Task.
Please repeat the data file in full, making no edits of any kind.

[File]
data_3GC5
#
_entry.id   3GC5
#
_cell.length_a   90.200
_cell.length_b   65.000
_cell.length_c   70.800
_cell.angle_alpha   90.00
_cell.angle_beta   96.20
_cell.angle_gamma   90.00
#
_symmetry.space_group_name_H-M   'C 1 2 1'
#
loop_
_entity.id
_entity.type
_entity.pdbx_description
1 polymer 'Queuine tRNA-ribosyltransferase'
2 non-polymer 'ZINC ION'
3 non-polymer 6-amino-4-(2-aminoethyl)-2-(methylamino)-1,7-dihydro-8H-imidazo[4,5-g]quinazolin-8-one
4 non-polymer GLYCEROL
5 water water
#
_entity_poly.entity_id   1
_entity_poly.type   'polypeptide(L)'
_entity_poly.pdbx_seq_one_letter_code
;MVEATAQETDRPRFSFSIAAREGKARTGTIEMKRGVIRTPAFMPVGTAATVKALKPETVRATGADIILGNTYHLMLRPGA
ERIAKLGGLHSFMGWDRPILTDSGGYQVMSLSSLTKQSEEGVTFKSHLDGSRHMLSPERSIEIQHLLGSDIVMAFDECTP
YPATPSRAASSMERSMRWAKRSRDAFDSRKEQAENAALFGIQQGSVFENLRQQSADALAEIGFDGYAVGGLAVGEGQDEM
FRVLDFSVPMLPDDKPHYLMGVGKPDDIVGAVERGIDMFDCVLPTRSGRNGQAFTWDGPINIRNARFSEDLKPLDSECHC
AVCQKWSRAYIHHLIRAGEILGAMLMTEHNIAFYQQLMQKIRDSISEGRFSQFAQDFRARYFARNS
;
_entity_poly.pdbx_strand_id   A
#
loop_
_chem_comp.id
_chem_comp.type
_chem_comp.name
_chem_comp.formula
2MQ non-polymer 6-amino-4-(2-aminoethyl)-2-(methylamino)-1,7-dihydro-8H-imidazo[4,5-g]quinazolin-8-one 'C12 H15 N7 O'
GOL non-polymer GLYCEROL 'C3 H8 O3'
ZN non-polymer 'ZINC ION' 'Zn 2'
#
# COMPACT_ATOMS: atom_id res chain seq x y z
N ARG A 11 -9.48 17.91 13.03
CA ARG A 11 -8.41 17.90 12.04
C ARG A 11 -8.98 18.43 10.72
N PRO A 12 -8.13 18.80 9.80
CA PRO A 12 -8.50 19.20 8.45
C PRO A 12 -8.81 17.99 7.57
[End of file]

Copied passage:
data_3GC5
#
_entry.id   3GC5
#
_cell.length_a   90.200
_cell.length_b   65.000
_cell.length_c   70.800
_cell.angle_alpha   90.00
_cell.angle_beta   96.20
_cell.angle_gamma   90.00
#
_symmetry.space_group_name_H-M   'C 1 2 1'
#
loop_
_entity.id
_entity.type
_entity.pdbx_description
1 polymer 'Queuine tRNA-ribosyltransferase'
2 non-polymer 'ZINC ION'
3 non-polymer 6-amino-4-(2-aminoethyl)-2-(methylamino)-1,7-dihydro-8H-imidazo[4,5-g]quinazolin-8-one
4 non-polymer GLYCEROL
5 water water
#
_entity_poly.entity_id   1
_entity_poly.type   'polypeptide(L)'
_entity_poly.pdbx_seq_one_letter_code
;MVEATAQETDRPRFSFSIAAREGKARTGTIEMKRGVIRTPAFMPVGTAATVKALKPETVRATGADIILGNTYHLMLRPGA
ERIAKLGGLHSFMGWDRPILTDSGGYQVMSLSSLTKQSEEGVTFKSHLDGSRHMLSPERSIEIQHLLGSDIVMAFDECTP
YPATPSRAASSMERSMRWAKRSRDAFDSRKEQAENAALFGIQQGSVFENLRQQSADALAEIGFDGYAVGGLAVGEGQDEM
FRVLDFSVPMLPDDKPHYLMGVGKPDDIVGAVERGIDMFDCVLPTRSGRNGQAFTWDGPINIRNARFSEDLKPLDSECHC
AVCQKWSRAYIHHLIRAGEILGAMLMTEHNIAFYQQLMQKIRDSISEGRFSQFAQDFRARYFARNS
;
_entity_poly.pdbx_strand_id   A
#
loop_
_chem_comp.id
_chem_comp.type
_chem_comp.name
_chem_comp.formula
2MQ non-polymer 6-amino-4-(2-aminoethyl)-2-(methylamino)-1,7-dihydro-8H-imidazo[4,5-g]quinazolin-8-one 'C12 H15 N7 O'
GOL non-polymer GLYCEROL 'C3 H8 O3'
ZN non-polymer 'ZINC ION' 'Zn 2'
#
# COMPACT_ATOMS: atom_id res chain seq x y z
N ARG A 11 -9.48 17.91 13.03
CA ARG A 11 -8.41 17.90 12.04
C ARG A 11 -8.98 18.43 10.72
N PRO A 12 -8.13 18.80 9.80
CA PRO A 12 -8.50 19.20 8.45
C PRO A 12 -8.81 17.99 7.57